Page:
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Jethro Tull - Crest Of A Knave CD (album) cover


Jethro Tull


Prog Folk

3.23 | 587 ratings

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2 stars I've just realized most of my reviews pretty much agree with consensual opinions. In my view, post-Stormwatch albums are generally a bit weaker (in rare cases substantially). Even the lowest rated records have enjoyable moments though, which ultimately proves that Jethro Tull is a band of professionals. Heavy synthesizer use gives mixed results, aping Dire Straits is a lazy attempt to stay relevant, progressive rock is pretty much gone on 80s records. This is common knowledge now. Nevertheless I differ on one issue: it's hard to name "Crest of a Knave" a return to form, other than edging "Under Wraps" fiasco.

"Steel Monkey" introduces very subpar synths - almost annoying, really - in a hard rock formula of ZZ Top breed, I guess. Not sure about this comparison because I always avoided mindless, weary hard rocking of 1980s - you either do it convincingly ("Perfect Strangers" is a rare example) or switch to heavy/thrash metal. I hate that pseudomasculine riffing and fake bravado. "Farm on the Freeway" starts more gently, but I quickly realize we're dealing with another 80s guitar ballad-blabber without rhyme or reason. I can hardly sit through to the end - it's not an embarrassing song, but very dull and cheesy. Minus one point for senile guitar tone, it sounds like a Les Paul connected to a brown amplifier with tad of chorus and tons of boredom. Ceterum censeo - Mark Knopfler is a fraud among electric guitar "greats".

"Jump Start" is more organic and for that reason alone it ranks higher than aforementioned songs. Sure, it's still a bunch of safe ideas and too obvious guitar licks, but at least the acoustic part makes the job done. Please take notice of flute solo - maybe the best on the album. But then we have "She Said She Was a Dancer" - cringeworthy ballad featuring the cheapest keyboard sound possible. Do you remember how Zappa mocked romantic serenades of yesteryear on "Joe's Garage"? This time Jethro does it in the chorus, but takes it seriously. Now I know why this song eludes my mind when I think of "Crest of a Knave" - I always skipped it and advise you the same.

And now for some good stuff. "Dogs in the Midwinter" is both pretty and memorable, thanks to catchy intro, attractive flute melody and nice chorus - even if it's full of 'everlasting' drums and hairspray. Hard to call it 'progressive', but 'charming' is a fitting description. The song fades out with another unremarkable guitar solo - good call with cutting it short.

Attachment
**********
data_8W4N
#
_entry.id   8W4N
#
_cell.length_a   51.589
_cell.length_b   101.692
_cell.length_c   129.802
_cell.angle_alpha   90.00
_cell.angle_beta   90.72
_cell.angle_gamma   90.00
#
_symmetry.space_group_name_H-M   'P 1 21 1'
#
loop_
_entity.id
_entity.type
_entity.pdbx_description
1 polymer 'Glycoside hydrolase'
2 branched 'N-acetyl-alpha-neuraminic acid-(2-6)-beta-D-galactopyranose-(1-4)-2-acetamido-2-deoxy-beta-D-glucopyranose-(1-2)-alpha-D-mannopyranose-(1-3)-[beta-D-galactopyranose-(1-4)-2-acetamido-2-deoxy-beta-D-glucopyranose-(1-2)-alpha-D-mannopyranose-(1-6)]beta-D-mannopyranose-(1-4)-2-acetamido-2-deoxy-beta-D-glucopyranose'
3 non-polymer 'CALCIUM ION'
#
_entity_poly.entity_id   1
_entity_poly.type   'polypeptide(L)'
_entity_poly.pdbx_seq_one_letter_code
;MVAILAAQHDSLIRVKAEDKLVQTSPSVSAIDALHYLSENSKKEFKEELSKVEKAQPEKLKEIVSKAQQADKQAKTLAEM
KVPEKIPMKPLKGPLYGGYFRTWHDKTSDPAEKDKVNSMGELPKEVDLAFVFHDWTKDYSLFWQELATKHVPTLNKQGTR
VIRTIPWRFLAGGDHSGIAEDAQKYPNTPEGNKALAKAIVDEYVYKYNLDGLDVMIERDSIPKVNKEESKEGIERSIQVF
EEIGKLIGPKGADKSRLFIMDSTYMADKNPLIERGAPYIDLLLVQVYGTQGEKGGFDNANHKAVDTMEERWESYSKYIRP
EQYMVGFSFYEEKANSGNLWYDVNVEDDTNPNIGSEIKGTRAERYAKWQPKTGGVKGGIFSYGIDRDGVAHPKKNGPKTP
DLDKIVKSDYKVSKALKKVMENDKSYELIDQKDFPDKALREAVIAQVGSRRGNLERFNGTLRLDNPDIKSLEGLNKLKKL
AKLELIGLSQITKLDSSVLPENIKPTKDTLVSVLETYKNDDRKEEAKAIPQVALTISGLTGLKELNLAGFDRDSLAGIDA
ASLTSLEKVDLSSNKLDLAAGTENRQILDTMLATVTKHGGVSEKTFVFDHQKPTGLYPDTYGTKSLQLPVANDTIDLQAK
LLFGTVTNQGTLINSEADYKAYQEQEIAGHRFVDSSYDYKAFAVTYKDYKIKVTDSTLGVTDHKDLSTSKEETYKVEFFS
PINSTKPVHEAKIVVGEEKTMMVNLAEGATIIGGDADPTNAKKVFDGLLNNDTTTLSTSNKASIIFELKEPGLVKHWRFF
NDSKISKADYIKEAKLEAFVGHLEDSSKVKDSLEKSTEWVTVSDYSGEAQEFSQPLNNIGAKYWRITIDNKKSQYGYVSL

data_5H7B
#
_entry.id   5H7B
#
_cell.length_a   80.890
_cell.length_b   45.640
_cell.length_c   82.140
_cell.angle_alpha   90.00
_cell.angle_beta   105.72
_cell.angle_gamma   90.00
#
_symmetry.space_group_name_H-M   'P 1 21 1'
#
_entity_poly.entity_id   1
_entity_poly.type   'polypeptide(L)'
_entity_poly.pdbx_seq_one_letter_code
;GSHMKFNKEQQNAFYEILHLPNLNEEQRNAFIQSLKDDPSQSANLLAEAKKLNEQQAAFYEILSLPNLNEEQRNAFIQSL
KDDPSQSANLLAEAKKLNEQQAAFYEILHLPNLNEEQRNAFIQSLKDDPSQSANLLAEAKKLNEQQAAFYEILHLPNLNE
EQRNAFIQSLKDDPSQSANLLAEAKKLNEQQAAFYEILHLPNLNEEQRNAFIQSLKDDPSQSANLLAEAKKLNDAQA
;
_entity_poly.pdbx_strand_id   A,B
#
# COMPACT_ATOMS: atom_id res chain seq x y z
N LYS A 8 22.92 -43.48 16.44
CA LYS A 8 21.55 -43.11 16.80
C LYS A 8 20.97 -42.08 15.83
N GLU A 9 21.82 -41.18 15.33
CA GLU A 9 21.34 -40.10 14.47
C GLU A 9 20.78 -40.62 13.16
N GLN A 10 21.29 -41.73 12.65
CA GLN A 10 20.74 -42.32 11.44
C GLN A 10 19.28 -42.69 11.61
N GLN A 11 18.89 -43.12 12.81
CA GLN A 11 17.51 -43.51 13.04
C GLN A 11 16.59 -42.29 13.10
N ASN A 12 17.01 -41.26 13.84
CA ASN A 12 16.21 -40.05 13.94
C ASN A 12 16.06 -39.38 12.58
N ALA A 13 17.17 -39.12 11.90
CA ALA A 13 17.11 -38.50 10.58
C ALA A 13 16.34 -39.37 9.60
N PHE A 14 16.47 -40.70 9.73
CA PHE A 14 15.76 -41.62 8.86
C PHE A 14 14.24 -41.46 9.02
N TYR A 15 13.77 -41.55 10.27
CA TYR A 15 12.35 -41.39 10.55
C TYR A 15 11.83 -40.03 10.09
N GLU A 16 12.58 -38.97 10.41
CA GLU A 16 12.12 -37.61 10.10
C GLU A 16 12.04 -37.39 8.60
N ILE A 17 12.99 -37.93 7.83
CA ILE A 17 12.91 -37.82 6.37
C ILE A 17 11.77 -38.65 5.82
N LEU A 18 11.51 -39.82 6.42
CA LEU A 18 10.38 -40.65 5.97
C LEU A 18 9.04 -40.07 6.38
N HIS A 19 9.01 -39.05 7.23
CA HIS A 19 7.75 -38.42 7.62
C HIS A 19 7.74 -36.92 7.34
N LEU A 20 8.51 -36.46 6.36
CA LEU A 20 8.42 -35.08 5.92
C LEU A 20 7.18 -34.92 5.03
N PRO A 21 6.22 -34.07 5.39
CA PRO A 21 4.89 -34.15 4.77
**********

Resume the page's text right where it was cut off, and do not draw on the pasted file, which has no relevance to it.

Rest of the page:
"Budapest" is the centrepiece and ranks above average as well. Disclaimer: I'm not interested in Ian's sexual adventures on tour AT ALL, so I just refuse to pay attention to the vocals. Let's focus on guitar arrangements instead: the acoustic licks and violin ornamentation work fantastically, and the sombre, low-key nature of the song reminds me of "Minstrel" days. Not that it's strong enough to make it then - studio outtakes from 1975 generally rank higher for me, but if you like that nocturnal atmosphere of Old Europe, "Budapest" will please you. Especially the extended instrumental part in the middle - I think it could save "Crest of a Knave" from 1 star rating singlehandedly.

"Mountain Men" is deeply entrenched in late 80s spirit, but this time musical themes behind it make up for that. Proud and steady lead guitar work echoes Iron Maiden slightly, Ian's voice is convincing despite its limitations. The middle section is my favorite 'daddy rock' part of the album. Organ/keyboard sounds are also more pleasing than usual - you can safely call it a winner.

"The Waking Edge" could use a crafty keyobardist though, it's just too simple and predictable. Fortunately Martin Barre comes forward with a pretty little solo and saves this ballad from mediocrity. The album concludes with "Raising Steam", basically copying cheesy formulas of "Steel Monkey". No thanks!

I don't recognize "Crest of a Knave's" superiority over "Rock Island", really. Sure, we have a run of decent songs between "Dogs..." and "Mountain Men", but they aren't necessarily better (or more numerous) than its successor highlights. Speaking of highlights, I really enjoy "European Legacy" or "Tundra" as well, but it doesn't prevent "Under Wraps" from getting one star rating. Applying the same logic here, "Crest of a Knave" deserves two stars (maybe 2.5, like "Rock Island") only because its lowlights are tedious, not outright embarrassing (save for "She Said She Was a Dancer").

Even if we counted "Part of the Machine" as a core part of the LP, "Crest..." remains an average recording marred with late 80s esthetics and trends. I give it a spin from time to time and enjoy half of its content, but same can be said about any other JT album. I recommend you giving it a chance if you're Jethro junkie - maybe you're more forgiving of ZZ Top/Dire Straits brand of rock.

thief | 2/5 |


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